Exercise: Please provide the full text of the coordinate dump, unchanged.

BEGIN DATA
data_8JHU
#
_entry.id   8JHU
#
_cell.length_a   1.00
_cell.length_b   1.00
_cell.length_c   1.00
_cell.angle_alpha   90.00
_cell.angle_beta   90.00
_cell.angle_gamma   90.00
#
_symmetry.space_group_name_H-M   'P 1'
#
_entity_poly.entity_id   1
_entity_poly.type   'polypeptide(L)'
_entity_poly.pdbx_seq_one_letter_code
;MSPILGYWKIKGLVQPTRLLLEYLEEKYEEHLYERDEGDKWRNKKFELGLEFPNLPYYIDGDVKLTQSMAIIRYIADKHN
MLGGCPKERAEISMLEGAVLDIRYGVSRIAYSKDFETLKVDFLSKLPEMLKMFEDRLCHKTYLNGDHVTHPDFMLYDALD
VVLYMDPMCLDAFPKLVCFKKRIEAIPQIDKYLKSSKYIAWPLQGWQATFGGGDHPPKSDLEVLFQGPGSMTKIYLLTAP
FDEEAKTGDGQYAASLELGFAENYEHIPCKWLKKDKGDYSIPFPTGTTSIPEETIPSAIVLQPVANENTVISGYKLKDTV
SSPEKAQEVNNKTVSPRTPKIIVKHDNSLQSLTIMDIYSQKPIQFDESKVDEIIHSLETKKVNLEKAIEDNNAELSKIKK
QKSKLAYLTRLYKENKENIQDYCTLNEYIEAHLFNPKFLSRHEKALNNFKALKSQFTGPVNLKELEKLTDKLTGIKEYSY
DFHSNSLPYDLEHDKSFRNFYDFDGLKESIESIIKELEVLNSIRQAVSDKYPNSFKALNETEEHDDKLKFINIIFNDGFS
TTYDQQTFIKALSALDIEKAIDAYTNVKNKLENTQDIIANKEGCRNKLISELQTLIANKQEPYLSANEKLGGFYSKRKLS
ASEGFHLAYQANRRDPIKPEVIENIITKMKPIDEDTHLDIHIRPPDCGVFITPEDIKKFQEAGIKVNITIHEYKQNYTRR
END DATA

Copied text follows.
data_8JHU
#
_entry.id   8JHU
#
_cell.length_a   1.00
_cell.length_b   1.00
_cell.length_c   1.00
_cell.angle_alpha   90.00
_cell.angle_beta   90.00
_cell.angle_gamma   90.00
#
_symmetry.space_group_name_H-M   'P 1'
#
_entity_poly.entity_id   1
_entity_poly.type   'polypeptide(L)'
_entity_poly.pdbx_seq_one_letter_code
;MSPILGYWKIKGLVQPTRLLLEYLEEKYEEHLYERDEGDKWRNKKFELGLEFPNLPYYIDGDVKLTQSMAIIRYIADKHN
MLGGCPKERAEISMLEGAVLDIRYGVSRIAYSKDFETLKVDFLSKLPEMLKMFEDRLCHKTYLNGDHVTHPDFMLYDALD
VVLYMDPMCLDAFPKLVCFKKRIEAIPQIDKYLKSSKYIAWPLQGWQATFGGGDHPPKSDLEVLFQGPGSMTKIYLLTAP
FDEEAKTGDGQYAASLELGFAENYEHIPCKWLKKDKGDYSIPFPTGTTSIPEETIPSAIVLQPVANENTVISGYKLKDTV
SSPEKAQEVNNKTVSPRTPKIIVKHDNSLQSLTIMDIYSQKPIQFDESKVDEIIHSLETKKVNLEKAIEDNNAELSKIKK
QKSKLAYLTRLYKENKENIQDYCTLNEYIEAHLFNPKFLSRHEKALNNFKALKSQFTGPVNLKELEKLTDKLTGIKEYSY
DFHSNSLPYDLEHDKSFRNFYDFDGLKESIESIIKELEVLNSIRQAVSDKYPNSFKALNETEEHDDKLKFINIIFNDGFS
TTYDQQTFIKALSALDIEKAIDAYTNVKNKLENTQDIIANKEGCRNKLISELQTLIANKQEPYLSANEKLGGFYSKRKLS
ASEGFHLAYQANRRDPIKPEVIENIITKMKPIDEDTHLDIHIRPPDCGVFITPEDIKKFQEAGIKVNITIHEYKQNYTRR